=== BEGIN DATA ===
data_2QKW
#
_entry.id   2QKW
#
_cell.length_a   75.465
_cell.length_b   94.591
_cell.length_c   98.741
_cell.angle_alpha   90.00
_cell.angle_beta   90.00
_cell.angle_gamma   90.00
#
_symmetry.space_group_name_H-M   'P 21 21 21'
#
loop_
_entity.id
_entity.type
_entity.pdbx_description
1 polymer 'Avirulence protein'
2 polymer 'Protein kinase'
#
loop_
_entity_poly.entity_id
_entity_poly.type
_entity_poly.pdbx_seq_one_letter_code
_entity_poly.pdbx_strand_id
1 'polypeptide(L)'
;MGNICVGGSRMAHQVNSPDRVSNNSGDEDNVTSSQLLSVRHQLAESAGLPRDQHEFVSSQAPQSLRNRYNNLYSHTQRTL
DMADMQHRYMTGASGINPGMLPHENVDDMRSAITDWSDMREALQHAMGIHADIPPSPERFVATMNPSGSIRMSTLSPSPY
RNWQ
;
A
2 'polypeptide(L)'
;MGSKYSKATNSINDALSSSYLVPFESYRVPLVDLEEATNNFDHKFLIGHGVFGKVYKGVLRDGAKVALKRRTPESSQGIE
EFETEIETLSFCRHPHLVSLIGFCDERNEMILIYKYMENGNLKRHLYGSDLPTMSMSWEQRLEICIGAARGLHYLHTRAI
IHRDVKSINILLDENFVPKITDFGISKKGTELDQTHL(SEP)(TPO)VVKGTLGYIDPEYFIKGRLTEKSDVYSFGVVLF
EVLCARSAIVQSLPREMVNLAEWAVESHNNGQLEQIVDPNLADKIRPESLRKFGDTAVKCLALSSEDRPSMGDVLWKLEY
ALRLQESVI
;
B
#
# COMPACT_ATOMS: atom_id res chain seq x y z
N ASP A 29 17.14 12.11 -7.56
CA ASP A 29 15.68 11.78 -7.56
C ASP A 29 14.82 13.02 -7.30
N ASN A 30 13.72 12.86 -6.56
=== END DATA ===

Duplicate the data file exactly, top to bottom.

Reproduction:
data_2QKW
#
_entry.id   2QKW
#
_cell.length_a   75.465
_cell.length_b   94.591
_cell.length_c   98.741
_cell.angle_alpha   90.00
_cell.angle_beta   90.00
_cell.angle_gamma   90.00
#
_symmetry.space_group_name_H-M   'P 21 21 21'
#
loop_
_entity.id
_entity.type
_entity.pdbx_description
1 polymer 'Avirulence protein'
2 polymer 'Protein kinase'
#
loop_
_entity_poly.entity_id
_entity_poly.type
_entity_poly.pdbx_seq_one_letter_code
_entity_poly.pdbx_strand_id
1 'polypeptide(L)'
;MGNICVGGSRMAHQVNSPDRVSNNSGDEDNVTSSQLLSVRHQLAESAGLPRDQHEFVSSQAPQSLRNRYNNLYSHTQRTL
DMADMQHRYMTGASGINPGMLPHENVDDMRSAITDWSDMREALQHAMGIHADIPPSPERFVATMNPSGSIRMSTLSPSPY
RNWQ
;
A
2 'polypeptide(L)'
;MGSKYSKATNSINDALSSSYLVPFESYRVPLVDLEEATNNFDHKFLIGHGVFGKVYKGVLRDGAKVALKRRTPESSQGIE
EFETEIETLSFCRHPHLVSLIGFCDERNEMILIYKYMENGNLKRHLYGSDLPTMSMSWEQRLEICIGAARGLHYLHTRAI
IHRDVKSINILLDENFVPKITDFGISKKGTELDQTHL(SEP)(TPO)VVKGTLGYIDPEYFIKGRLTEKSDVYSFGVVLF
EVLCARSAIVQSLPREMVNLAEWAVESHNNGQLEQIVDPNLADKIRPESLRKFGDTAVKCLALSSEDRPSMGDVLWKLEY
ALRLQESVI
;
B
#
# COMPACT_ATOMS: atom_id res chain seq x y z
N ASP A 29 17.14 12.11 -7.56
CA ASP A 29 15.68 11.78 -7.56
C ASP A 29 14.82 13.02 -7.30
N ASN A 30 13.72 12.86 -6.56